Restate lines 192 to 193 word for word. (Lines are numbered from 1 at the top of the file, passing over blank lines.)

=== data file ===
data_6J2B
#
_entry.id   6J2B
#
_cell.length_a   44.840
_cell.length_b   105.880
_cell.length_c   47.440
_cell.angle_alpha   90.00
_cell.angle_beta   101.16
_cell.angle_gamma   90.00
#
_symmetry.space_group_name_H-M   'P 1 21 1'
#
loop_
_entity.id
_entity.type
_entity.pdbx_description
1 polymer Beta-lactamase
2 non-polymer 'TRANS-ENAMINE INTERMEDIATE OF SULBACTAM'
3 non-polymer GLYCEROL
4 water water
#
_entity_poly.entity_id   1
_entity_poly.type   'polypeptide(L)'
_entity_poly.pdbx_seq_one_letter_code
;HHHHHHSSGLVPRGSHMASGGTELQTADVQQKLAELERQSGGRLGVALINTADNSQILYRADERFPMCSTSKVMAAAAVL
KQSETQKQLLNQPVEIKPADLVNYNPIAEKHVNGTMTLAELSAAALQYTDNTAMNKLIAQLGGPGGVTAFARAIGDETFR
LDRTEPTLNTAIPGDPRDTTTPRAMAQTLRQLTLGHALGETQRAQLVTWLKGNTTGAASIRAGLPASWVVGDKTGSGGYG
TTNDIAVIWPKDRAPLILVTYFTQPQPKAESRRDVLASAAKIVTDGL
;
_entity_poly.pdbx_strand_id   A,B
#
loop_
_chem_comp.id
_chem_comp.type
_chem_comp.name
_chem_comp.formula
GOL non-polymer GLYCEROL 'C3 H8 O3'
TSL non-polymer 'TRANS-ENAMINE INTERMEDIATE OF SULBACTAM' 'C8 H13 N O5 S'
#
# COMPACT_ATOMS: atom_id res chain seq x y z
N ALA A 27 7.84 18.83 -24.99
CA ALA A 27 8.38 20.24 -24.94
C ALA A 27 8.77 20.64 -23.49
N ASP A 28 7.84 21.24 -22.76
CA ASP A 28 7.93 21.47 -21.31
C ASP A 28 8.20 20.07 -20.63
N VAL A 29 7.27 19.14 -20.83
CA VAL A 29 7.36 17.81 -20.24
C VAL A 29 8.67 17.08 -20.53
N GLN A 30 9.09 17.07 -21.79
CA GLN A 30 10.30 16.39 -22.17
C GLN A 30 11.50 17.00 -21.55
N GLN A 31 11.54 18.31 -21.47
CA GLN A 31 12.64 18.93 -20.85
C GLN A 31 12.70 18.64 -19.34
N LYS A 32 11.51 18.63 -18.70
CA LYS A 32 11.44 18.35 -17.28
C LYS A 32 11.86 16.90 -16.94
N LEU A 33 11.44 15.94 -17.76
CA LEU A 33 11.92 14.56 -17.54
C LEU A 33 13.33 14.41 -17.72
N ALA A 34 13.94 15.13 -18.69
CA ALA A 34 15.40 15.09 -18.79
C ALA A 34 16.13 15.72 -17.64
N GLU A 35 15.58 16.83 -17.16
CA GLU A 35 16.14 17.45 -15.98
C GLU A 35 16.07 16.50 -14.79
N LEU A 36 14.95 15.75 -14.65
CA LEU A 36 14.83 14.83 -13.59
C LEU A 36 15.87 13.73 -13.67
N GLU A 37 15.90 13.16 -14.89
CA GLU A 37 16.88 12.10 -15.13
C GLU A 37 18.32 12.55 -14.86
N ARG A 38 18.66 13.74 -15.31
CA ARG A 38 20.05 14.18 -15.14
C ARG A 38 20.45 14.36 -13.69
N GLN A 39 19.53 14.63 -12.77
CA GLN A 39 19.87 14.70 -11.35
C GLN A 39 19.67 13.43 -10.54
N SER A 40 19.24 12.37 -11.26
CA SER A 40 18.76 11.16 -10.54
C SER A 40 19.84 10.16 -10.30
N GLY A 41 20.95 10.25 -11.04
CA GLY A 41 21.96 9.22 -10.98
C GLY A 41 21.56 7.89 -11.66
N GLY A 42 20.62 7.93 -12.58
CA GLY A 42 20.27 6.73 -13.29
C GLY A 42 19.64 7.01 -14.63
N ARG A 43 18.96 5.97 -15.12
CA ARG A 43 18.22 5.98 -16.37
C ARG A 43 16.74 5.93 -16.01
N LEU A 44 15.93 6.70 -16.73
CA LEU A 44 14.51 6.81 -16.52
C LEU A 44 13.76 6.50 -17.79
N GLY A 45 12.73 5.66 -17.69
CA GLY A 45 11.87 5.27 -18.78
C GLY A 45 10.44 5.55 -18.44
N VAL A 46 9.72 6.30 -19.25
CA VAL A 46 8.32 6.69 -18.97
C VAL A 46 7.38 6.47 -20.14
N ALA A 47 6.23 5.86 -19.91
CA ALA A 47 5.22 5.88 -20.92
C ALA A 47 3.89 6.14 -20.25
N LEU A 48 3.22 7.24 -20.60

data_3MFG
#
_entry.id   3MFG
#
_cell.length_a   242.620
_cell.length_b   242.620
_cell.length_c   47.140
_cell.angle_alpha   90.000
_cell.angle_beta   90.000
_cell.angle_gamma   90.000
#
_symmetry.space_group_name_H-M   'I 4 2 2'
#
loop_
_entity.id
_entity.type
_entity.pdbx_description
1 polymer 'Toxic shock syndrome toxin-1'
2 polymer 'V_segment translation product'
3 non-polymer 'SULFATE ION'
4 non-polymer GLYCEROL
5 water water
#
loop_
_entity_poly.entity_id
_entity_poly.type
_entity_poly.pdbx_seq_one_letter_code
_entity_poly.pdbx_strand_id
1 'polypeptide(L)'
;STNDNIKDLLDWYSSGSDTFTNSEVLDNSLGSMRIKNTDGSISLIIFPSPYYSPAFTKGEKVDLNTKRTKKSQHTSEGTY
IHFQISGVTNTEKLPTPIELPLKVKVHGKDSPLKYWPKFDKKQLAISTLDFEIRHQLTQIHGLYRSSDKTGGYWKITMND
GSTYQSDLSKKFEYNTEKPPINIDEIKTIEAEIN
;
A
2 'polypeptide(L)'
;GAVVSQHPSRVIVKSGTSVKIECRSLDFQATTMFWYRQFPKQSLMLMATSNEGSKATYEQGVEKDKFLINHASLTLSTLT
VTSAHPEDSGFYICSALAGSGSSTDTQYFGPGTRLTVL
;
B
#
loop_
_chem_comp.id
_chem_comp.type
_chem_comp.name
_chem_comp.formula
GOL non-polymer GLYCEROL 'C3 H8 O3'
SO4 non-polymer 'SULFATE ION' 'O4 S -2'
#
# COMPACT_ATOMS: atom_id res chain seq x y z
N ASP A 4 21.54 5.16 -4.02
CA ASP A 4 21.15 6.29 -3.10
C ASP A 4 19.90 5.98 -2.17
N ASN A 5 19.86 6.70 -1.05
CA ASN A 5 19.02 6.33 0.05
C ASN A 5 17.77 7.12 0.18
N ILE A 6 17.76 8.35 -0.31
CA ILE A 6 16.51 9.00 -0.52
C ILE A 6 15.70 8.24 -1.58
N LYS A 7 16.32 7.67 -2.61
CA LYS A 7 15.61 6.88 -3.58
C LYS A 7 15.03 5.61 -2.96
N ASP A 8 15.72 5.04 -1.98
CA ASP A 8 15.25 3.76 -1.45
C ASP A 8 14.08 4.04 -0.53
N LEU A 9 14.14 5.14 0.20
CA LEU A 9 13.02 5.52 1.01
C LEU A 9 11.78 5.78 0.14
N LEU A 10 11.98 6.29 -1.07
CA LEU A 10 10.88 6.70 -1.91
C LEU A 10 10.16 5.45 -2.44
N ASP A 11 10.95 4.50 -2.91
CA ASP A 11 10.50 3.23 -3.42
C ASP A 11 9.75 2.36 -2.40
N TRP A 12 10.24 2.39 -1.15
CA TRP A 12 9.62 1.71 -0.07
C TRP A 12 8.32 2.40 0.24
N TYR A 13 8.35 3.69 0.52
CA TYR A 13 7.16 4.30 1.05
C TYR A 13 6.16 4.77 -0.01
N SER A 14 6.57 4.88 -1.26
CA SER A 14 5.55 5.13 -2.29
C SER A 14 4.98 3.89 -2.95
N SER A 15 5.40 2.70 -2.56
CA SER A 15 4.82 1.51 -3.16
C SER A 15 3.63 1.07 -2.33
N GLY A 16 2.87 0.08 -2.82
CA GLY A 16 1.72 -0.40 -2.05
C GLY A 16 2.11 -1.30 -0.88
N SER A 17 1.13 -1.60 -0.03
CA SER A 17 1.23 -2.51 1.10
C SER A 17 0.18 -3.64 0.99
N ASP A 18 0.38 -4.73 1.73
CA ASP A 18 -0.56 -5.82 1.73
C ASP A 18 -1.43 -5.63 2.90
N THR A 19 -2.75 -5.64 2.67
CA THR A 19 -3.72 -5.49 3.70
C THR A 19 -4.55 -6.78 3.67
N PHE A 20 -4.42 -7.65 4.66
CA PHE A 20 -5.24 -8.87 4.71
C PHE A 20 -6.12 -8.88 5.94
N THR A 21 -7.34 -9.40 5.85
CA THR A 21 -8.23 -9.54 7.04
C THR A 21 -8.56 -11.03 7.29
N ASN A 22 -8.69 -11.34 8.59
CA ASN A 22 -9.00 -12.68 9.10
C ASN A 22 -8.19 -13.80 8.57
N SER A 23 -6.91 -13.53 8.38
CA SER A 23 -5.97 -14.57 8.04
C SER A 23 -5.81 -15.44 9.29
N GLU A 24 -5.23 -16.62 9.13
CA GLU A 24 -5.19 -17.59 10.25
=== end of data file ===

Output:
CA GLY A 16 1.72 -0.40 -2.05
C GLY A 16 2.11 -1.30 -0.88